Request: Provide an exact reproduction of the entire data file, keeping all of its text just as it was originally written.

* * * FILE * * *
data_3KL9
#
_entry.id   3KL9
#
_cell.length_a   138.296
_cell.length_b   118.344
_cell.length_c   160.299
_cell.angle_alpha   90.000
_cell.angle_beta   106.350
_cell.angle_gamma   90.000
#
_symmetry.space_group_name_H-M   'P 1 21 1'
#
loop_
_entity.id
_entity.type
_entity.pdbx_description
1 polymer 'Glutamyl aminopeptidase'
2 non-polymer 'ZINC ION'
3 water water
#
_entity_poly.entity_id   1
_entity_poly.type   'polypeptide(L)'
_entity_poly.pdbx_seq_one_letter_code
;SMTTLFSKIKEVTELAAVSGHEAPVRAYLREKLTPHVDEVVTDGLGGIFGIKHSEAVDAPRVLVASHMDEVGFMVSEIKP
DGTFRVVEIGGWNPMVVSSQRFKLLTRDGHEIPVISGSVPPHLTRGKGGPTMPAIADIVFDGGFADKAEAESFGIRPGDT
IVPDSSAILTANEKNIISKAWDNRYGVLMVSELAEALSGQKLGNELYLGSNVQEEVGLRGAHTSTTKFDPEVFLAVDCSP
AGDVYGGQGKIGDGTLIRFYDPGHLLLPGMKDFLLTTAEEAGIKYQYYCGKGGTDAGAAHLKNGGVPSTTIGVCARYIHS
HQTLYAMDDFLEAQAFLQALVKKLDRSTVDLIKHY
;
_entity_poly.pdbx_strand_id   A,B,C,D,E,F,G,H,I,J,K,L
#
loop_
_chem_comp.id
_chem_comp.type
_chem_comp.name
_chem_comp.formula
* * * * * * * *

data_3KL9
#
_entry.id   3KL9
#
_cell.length_a   138.296
_cell.length_b   118.344
_cell.length_c   160.299
_cell.angle_alpha   90.000
_cell.angle_beta   106.350
_cell.angle_gamma   90.000
#
_symmetry.space_group_name_H-M   'P 1 21 1'
#
loop_
_entity.id
_entity.type
_entity.pdbx_description
1 polymer 'Glutamyl aminopeptidase'
2 non-polymer 'ZINC ION'
3 water water
#
_entity_poly.entity_id   1
_entity_poly.type   'polypeptide(L)'
_entity_poly.pdbx_seq_one_letter_code
;SMTTLFSKIKEVTELAAVSGHEAPVRAYLREKLTPHVDEVVTDGLGGIFGIKHSEAVDAPRVLVASHMDEVGFMVSEIKP
DGTFRVVEIGGWNPMVVSSQRFKLLTRDGHEIPVISGSVPPHLTRGKGGPTMPAIADIVFDGGFADKAEAESFGIRPGDT
IVPDSSAILTANEKNIISKAWDNRYGVLMVSELAEALSGQKLGNELYLGSNVQEEVGLRGAHTSTTKFDPEVFLAVDCSP
AGDVYGGQGKIGDGTLIRFYDPGHLLLPGMKDFLLTTAEEAGIKYQYYCGKGGTDAGAAHLKNGGVPSTTIGVCARYIHS
HQTLYAMDDFLEAQAFLQALVKKLDRSTVDLIKHY
;
_entity_poly.pdbx_strand_id   A,B,C,D,E,F,G,H,I,J,K,L
#
loop_
_chem_comp.id
_chem_comp.type
_chem_comp.name
_chem_comp.formula